Youthful coach Wame Mokoke has come out with guns blazing to the Extension Gunners official who he said recruited him back to the club after he dumped them for greener pastures at Jwaneng Galaxy but failed to deliver on their promises.
Pepe Zino, as he is otherwise known, then joined Galaxy on a 2 year deal to deputise head coach Morena Ramorebodi but 2 weeks later retraced his steps back to Mapantsula, a move he highly regrets. “That guy (name withheld as the issue is now before the courts of law) counteroffered what Galaxy had offered, promised to timely pay my salary from his company on behalf of Gunners and also promised me a 4 hectare piece of land at Dikgonnye, that is what really lured me back but he failed to deliver, ” Mokoke said in an interview with this publication.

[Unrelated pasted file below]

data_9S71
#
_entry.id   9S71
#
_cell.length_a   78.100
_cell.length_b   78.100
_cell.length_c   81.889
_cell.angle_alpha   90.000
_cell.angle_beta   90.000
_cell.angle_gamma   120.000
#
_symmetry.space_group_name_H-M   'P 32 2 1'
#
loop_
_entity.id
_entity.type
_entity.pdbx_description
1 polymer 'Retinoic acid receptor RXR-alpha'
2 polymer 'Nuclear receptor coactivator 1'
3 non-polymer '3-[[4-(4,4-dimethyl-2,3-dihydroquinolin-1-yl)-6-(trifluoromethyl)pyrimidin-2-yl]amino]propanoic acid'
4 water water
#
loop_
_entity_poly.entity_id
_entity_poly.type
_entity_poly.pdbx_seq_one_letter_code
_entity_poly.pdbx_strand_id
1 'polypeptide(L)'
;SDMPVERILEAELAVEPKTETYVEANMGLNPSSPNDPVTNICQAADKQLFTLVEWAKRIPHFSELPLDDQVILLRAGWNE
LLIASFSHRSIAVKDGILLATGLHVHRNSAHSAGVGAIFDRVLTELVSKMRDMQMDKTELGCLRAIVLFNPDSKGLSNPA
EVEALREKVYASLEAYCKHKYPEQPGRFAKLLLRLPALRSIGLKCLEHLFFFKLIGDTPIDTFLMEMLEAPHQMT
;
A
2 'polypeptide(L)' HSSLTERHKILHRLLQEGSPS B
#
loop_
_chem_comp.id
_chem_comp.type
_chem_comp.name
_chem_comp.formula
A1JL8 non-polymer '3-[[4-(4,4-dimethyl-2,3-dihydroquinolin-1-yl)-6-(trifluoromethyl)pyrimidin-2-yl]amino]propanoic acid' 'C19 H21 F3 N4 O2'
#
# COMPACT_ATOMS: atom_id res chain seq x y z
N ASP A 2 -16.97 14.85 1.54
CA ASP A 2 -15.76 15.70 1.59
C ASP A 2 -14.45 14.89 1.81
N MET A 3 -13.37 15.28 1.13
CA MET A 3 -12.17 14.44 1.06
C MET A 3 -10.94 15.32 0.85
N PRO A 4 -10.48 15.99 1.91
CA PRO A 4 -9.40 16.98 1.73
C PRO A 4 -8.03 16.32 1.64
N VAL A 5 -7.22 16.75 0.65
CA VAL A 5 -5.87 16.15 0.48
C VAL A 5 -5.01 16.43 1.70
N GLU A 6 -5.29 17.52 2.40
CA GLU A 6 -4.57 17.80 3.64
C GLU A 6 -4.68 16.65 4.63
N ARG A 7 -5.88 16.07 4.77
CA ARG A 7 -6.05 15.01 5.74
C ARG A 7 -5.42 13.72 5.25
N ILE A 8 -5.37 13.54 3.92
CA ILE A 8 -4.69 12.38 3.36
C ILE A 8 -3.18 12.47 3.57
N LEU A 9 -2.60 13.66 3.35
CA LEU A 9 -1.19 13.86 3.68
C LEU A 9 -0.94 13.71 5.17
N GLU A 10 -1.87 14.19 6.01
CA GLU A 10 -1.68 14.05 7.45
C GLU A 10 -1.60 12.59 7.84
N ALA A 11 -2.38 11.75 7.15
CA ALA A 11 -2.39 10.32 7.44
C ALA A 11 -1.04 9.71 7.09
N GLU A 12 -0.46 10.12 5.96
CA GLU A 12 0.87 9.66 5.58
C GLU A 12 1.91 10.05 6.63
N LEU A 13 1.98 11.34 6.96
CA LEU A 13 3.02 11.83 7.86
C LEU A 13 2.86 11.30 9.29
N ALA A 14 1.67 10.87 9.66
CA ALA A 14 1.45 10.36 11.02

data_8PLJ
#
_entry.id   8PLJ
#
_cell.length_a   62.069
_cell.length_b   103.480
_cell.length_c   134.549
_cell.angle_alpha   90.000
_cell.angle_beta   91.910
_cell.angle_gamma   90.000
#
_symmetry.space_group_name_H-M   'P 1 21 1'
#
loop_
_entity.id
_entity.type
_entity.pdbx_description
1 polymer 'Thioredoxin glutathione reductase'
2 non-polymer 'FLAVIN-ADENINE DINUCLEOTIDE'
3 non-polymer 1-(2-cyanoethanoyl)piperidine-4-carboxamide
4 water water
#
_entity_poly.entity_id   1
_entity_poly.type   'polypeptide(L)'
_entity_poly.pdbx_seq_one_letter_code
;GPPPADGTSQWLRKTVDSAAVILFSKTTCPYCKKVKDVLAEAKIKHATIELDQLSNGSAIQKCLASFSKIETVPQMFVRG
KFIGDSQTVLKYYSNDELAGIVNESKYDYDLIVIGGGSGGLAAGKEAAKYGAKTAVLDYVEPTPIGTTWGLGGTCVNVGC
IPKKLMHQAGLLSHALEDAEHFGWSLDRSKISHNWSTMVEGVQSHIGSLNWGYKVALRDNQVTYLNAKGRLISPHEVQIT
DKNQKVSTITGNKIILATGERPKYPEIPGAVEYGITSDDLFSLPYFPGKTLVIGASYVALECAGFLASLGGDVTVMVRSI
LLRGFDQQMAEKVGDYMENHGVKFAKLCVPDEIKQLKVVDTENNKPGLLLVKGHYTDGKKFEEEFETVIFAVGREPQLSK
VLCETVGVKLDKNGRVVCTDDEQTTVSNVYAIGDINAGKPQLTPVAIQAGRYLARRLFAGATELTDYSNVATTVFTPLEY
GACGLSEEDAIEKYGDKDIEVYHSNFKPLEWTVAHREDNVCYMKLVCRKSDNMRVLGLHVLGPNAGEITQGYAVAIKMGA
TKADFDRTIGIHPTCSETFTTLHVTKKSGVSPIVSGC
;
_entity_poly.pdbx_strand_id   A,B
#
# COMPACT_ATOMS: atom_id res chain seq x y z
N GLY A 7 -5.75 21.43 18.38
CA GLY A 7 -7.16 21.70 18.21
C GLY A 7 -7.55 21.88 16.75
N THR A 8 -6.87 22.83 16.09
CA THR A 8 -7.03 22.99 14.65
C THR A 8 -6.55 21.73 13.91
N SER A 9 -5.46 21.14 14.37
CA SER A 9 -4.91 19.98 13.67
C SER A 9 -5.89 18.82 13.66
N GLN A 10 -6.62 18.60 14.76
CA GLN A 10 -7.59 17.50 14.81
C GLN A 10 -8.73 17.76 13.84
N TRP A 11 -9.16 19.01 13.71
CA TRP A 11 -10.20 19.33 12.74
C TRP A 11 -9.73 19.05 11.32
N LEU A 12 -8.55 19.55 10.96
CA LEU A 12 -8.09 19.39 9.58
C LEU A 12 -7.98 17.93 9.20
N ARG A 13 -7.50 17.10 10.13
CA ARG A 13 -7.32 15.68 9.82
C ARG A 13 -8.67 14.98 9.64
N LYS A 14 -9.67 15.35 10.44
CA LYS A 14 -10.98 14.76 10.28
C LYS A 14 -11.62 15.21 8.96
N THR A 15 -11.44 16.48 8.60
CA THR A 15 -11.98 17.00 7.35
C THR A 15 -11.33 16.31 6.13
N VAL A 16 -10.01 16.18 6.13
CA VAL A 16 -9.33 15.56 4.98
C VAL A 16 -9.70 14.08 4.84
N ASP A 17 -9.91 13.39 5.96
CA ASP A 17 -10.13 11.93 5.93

After rejoining Gunners much to the allured charm that was dangled in front of him, Mokoke timely received his first month salary back in January but nothing thereafter as the unending stories began. “I could be far by now as Galaxy offered me an opportunity of a lifetime. They even promised to further my coaching badges but look at where I am now, “Mokoke disappointedly explained.
However, Mokoke said he has approached the labour courts for his defaulted payments and as for the piece of land, he registered the case with the High Court of Botswana and they are set to appear for a hearing on the 6th of August. He further added that he has proof of all the documents the official allegedly signed before his own laywers to authorise the land giveaway and the promise of monthly salary payments and furnished the judges with them.